ST. LOUIS -- Steven Jackson signed a six-year, $44 million contract, ended a 27-day holdout, and was on the field for practice with the St. Louis Rams on Thursday.
And all was forgiven.
Coach Scott Linehan, who conducted a month of practices without the centerpiece of the offense, joked that he gave Jackson "a big hug" and then asked for a loan. Offensive tackle Orlando Pace, no stranger to holdouts, said he was happy "big time, big time" to see the bruising runner. Defensive tackle La'Roi Glover said simply, "Things are pretty good at Rams Park right now."
The 235-pound running back had been entering the final season of a five-year, $7 million deal he signed as a first-round pick in 2004. Linehan said he understood the business end of the game after Jackson got a deal that includes more than $20 million in bonuses and puts him third on the salary scale on the team, trailing only quarterback Marc Bulger and Pace, and fifth among NFL running backs.
"It was great to see him," Linehan said. "There's no up side to being adversarial in these kind of deals. You've just got to stay positive and you've got to focus on who's here, and have trust and faith in the people that are working on getting everything done."
Jackson, 25, said both sides compromised during negotiations that stayed underground and generally cordial. Gregarious by nature, he kept silent publicly while getting frequent text-message updates from teammates and Linehan, and then flew from his home in Las Vegas to St. Louis on Wednesday when the deal was imminent.
After doing individual drills and a bit of team work in his opening practice, he said he hoped to retire as a Ram. He also pledged to be ready for full duty in the Sept. 7 opener at Philadelphia.
"No one gets 100 percent of what they would like to happen, but me and my agent are happy," Jackson said. "Of course, there were heated debates on the phone, but no one attacked publicly. I still feel the same way about this organization as I did last year the last game of the season."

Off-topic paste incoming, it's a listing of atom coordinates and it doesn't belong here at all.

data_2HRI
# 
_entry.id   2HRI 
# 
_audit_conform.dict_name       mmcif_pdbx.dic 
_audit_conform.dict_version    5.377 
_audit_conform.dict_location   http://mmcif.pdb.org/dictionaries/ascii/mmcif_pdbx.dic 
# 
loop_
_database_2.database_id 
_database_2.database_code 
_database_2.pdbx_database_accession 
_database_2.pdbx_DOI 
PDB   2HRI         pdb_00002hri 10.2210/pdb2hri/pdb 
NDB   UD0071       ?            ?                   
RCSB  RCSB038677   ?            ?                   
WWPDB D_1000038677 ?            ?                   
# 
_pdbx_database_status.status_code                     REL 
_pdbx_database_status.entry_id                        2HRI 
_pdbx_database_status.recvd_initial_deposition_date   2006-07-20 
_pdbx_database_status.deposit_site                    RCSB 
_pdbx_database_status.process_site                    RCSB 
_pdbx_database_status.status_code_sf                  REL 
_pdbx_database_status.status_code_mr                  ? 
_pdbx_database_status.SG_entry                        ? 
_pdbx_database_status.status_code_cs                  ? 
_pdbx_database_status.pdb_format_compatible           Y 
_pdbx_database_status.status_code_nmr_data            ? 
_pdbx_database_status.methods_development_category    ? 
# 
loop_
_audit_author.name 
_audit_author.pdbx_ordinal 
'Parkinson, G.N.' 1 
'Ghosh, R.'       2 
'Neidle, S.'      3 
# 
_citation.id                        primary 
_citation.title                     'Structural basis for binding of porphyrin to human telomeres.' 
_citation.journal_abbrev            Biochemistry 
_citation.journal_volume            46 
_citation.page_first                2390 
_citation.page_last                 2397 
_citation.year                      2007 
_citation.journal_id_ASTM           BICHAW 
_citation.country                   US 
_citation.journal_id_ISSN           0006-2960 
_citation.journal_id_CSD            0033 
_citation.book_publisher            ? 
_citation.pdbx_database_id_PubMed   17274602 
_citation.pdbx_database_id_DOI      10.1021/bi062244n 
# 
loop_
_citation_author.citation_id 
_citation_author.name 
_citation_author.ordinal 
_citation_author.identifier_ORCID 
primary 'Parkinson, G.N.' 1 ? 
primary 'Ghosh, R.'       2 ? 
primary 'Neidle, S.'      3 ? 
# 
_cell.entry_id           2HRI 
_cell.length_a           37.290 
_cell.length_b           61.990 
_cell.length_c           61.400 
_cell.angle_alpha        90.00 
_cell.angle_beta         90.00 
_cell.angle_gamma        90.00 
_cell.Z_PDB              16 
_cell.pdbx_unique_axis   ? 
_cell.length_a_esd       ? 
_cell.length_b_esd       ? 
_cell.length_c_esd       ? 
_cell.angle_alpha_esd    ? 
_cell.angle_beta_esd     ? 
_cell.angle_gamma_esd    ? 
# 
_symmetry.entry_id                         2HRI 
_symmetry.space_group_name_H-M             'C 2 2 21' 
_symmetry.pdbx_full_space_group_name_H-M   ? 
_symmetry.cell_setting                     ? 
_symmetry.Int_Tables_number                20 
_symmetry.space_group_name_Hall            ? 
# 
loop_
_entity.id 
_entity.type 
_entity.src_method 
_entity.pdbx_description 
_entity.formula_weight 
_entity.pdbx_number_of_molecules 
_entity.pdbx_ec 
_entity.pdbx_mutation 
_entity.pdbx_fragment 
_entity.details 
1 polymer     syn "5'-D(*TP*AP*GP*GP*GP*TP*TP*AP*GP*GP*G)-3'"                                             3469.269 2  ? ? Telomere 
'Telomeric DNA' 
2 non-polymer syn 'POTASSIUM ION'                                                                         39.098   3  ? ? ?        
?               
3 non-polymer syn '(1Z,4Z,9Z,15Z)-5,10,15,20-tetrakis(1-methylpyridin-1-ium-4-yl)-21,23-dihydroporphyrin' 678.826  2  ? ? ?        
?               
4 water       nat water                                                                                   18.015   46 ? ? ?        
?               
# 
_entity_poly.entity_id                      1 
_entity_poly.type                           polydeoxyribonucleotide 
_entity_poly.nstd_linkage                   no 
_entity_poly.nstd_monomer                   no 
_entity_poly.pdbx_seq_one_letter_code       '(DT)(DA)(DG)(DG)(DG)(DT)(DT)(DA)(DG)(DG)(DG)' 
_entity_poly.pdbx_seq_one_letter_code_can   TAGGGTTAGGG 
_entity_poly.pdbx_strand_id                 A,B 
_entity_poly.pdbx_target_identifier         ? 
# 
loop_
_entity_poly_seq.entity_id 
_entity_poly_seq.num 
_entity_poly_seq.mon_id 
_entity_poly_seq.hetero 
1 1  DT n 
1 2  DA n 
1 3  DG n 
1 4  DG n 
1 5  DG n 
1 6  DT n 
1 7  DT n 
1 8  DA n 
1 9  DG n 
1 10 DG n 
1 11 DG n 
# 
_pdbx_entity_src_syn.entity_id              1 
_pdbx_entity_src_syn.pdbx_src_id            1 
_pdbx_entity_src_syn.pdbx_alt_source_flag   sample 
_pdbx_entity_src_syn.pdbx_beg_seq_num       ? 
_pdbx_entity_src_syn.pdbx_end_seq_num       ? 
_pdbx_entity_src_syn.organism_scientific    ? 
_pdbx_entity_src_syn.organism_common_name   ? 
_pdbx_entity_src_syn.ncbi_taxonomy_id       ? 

It won't be all roses. Jackson expects a rude welcome from Rams fans after he criticized them last year for a lack of commitment. The Rams failed to sell out three games and the Edward Jones Dome had a healthy dose of Packers and Steelers fans for late-season games.
"You definitely expect mixed reviews," Jackson said. "When you're talking about this kind of money a lot of people can't really understand why would you turn your back on a contract? Business is business."
It'll be at least a week before he gets his first preseason carry. Linehan said Jackson would be in uniform Saturday night against the Ravens, but would not play while he conditions his body for football.
The team plans to get Jackson plenty of extra work and will even use the warm-up time before the preseason game to help him get up to speed. Jackson spent 20 minutes on a treadmill after practice, catching up on his cardio work.
"Really, you can't simulate the game," Linehan said. "It's more the conditioning factor of starting and stopping, and getting in the huddle and doing all that. We have plans to do some extra things with him, even when we're not practicing."
Jackson, coming off his third consecutive 1,000-yard season despite missing four games with injuries, justified his holdout while still under contract because of the lack of guaranteed money in the NFL. He based his decision to stay away instead of reporting to camp and continuing talks on the risks of playing his position.
The Rams cut off negotiations on the first day of training camp until Jackson showed up, after the running back turned down a deal the team said would have put him in the upper echelon of running backs.
"Taking a lot of hits, you never know if you can jeopardize it," he said. "The only safe bet to not signing a new deal right away is staying out of harm's way."
Backing up that point, Jackson missed four games with a groin injury and part of a fifth with a bulging disc last season. The Rams lost all five games while going 3-13.
Former teammate Marshall Faulk criticized Jackson's durability and second-guessed whether he deserved a big contract in a recent radio interview.
Jackson declined an opportunity to fire back.
"All things are forgiven," he said. "Some people don't agree and some people do agree and that's just what it boils down to during a holdout. Before I made the decision to hold out I took that into consideration."
Jackson has averaged 115.7 yards from scrimmage since his rookie year, fourth best in the NFL. He led the NFL with 2,334 yards rushing and receiving in 2006 and his 90 receptions in 2006 is sixth-best by a running back in league history.